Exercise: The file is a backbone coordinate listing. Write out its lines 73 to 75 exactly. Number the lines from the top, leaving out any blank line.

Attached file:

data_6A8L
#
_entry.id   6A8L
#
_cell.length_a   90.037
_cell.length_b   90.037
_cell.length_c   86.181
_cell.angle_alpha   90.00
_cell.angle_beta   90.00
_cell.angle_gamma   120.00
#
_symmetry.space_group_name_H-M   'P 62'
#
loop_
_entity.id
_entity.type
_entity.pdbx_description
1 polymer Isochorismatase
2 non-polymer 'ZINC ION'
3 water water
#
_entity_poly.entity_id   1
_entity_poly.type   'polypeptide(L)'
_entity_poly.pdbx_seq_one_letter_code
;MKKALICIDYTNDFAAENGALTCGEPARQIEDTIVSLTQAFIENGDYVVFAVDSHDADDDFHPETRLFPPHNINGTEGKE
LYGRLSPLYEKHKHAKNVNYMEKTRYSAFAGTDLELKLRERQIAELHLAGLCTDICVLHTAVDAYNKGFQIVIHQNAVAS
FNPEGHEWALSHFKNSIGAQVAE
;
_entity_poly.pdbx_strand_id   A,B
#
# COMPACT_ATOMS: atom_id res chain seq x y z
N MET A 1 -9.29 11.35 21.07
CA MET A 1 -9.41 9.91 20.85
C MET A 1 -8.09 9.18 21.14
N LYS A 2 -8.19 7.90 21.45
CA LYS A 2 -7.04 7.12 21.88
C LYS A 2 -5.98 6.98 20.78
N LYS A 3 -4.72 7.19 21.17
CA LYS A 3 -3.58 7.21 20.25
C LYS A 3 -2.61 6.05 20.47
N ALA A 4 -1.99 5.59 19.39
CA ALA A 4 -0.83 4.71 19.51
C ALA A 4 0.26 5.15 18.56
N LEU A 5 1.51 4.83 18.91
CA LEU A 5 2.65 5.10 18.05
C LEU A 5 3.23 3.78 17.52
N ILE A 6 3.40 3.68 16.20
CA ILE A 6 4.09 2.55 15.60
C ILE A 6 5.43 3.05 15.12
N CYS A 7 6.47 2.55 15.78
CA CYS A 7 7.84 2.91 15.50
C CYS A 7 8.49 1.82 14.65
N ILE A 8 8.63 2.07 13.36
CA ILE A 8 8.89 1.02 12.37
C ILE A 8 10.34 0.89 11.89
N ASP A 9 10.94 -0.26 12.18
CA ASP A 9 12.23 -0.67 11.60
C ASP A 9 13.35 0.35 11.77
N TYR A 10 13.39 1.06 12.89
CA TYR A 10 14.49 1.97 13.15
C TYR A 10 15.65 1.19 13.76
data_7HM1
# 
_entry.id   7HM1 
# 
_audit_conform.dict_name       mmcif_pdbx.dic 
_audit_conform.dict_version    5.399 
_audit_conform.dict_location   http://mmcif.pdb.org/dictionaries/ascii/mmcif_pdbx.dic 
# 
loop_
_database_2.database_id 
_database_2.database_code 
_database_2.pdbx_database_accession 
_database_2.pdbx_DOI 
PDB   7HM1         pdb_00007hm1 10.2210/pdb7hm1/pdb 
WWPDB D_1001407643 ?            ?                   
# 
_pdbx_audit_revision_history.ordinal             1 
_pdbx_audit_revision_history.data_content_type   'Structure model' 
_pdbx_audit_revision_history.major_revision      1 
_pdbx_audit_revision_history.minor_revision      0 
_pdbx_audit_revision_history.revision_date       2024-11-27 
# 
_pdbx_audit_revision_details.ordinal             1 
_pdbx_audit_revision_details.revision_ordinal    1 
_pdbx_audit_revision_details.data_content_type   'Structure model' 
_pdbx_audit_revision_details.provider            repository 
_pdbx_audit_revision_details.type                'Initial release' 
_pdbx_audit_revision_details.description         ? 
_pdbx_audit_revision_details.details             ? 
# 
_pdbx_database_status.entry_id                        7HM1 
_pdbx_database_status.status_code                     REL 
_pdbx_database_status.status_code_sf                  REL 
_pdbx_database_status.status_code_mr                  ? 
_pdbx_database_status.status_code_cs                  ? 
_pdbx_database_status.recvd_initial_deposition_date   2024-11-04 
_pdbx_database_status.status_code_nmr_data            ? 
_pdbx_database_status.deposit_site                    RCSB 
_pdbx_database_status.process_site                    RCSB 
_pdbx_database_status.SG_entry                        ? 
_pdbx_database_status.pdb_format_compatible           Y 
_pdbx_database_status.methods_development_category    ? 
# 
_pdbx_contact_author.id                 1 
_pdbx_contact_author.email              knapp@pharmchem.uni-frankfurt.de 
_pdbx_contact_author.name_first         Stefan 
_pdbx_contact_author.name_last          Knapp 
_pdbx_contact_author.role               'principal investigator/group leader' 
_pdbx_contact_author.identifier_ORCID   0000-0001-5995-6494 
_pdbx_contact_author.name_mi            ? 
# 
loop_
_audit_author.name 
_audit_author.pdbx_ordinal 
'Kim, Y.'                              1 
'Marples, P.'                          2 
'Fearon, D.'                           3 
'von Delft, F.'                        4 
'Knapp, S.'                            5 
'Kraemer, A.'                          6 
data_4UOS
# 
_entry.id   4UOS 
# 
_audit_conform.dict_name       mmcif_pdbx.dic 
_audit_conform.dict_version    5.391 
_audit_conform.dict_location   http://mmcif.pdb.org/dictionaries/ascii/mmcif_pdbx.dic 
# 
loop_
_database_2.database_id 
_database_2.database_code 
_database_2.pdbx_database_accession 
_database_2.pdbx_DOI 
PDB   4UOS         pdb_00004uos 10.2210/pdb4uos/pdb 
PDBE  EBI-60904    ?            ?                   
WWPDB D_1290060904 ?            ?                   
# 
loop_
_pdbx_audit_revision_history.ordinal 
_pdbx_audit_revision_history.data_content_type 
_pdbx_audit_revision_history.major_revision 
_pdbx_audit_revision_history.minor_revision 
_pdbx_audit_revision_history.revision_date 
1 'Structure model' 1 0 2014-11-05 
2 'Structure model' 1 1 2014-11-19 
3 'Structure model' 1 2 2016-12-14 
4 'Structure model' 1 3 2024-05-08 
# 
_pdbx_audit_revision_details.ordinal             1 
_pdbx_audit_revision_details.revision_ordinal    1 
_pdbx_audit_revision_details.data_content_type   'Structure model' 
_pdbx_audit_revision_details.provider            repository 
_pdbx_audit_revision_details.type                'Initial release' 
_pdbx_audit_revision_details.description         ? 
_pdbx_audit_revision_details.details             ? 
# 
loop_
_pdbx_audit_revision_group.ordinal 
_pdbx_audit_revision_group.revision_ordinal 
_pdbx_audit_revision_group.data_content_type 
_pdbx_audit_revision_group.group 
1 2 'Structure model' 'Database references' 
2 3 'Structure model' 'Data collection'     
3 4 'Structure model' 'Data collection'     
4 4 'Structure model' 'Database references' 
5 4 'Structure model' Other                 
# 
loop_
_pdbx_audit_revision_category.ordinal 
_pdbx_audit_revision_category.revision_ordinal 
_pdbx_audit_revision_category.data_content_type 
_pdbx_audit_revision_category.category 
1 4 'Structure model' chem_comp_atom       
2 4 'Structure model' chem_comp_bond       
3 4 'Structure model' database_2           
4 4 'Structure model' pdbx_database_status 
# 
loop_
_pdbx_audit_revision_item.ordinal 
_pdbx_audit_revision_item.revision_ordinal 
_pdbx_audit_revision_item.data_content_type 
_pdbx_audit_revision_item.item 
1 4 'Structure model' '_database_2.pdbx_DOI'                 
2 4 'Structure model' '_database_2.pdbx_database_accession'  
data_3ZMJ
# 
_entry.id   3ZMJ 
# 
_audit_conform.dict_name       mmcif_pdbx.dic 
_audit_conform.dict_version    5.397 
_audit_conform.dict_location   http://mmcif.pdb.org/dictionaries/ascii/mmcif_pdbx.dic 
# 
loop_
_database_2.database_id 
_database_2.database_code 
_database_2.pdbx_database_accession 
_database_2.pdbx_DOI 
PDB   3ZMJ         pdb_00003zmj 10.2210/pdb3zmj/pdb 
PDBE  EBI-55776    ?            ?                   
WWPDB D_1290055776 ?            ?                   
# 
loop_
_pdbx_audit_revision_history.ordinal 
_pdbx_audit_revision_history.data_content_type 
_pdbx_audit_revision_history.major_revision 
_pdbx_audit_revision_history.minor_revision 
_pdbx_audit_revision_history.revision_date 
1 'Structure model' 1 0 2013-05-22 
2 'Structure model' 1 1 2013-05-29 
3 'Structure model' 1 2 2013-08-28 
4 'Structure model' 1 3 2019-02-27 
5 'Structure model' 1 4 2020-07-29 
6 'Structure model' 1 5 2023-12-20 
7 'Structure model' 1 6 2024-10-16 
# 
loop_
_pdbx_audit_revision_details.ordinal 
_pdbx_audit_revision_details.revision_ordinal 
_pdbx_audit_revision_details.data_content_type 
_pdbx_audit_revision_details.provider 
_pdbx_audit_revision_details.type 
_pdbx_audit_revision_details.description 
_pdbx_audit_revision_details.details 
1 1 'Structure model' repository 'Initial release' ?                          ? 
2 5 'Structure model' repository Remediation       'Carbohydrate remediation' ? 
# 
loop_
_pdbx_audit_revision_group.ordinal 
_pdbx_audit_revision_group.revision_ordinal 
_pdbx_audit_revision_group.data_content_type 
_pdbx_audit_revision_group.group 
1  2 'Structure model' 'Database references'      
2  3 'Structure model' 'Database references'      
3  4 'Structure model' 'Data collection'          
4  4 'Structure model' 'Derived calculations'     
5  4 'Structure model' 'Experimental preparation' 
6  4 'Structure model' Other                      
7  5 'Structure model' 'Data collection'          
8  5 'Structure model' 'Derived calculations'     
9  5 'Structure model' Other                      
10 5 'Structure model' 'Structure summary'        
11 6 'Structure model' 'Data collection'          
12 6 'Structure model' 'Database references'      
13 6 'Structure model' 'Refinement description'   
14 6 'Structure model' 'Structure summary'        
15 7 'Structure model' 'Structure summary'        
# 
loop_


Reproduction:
_database_2.pdbx_database_accession 
_database_2.pdbx_DOI 
PDB   7HM1         pdb_00007hm1 10.2210/pdb7hm1/pdb 